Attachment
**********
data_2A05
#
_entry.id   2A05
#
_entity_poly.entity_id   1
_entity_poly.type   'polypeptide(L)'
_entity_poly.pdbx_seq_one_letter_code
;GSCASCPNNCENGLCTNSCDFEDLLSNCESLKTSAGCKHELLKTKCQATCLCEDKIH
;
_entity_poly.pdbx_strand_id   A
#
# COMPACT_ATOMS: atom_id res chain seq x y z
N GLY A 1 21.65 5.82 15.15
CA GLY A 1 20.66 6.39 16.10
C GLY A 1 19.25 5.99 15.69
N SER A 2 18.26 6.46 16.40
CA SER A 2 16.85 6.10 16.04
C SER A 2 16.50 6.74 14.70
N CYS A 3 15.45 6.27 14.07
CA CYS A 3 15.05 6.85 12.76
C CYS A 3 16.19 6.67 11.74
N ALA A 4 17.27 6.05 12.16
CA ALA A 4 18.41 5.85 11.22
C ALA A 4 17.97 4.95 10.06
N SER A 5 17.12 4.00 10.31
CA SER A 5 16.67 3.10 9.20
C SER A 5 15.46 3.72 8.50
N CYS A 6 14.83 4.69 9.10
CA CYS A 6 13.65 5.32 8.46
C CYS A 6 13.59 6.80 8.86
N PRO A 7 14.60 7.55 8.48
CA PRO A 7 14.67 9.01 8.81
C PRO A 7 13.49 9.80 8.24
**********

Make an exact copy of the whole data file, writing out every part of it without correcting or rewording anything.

data_2A05
#
_entry.id   2A05
#
_entity_poly.entity_id   1
_entity_poly.type   'polypeptide(L)'
_entity_poly.pdbx_seq_one_letter_code
;GSCASCPNNCENGLCTNSCDFEDLLSNCESLKTSAGCKHELLKTKCQATCLCEDKIH
;
_entity_poly.pdbx_strand_id   A
#
# COMPACT_ATOMS: atom_id res chain seq x y z
N GLY A 1 21.65 5.82 15.15
CA GLY A 1 20.66 6.39 16.10
C GLY A 1 19.25 5.99 15.69
N SER A 2 18.26 6.46 16.40
CA SER A 2 16.85 6.10 16.04
C SER A 2 16.50 6.74 14.70
N CYS A 3 15.45 6.27 14.07
CA CYS A 3 15.05 6.85 12.76
C CYS A 3 16.19 6.67 11.74
N ALA A 4 17.27 6.05 12.16
CA ALA A 4 18.41 5.85 11.22
C ALA A 4 17.97 4.95 10.06
N SER A 5 17.12 4.00 10.31
CA SER A 5 16.67 3.10 9.20
C SER A 5 15.46 3.72 8.50
N CYS A 6 14.83 4.69 9.10
CA CYS A 6 13.65 5.32 8.46
C CYS A 6 13.59 6.80 8.86
N PRO A 7 14.60 7.55 8.48
CA PRO A 7 14.67 9.01 8.81
C PRO A 7 13.49 9.80 8.24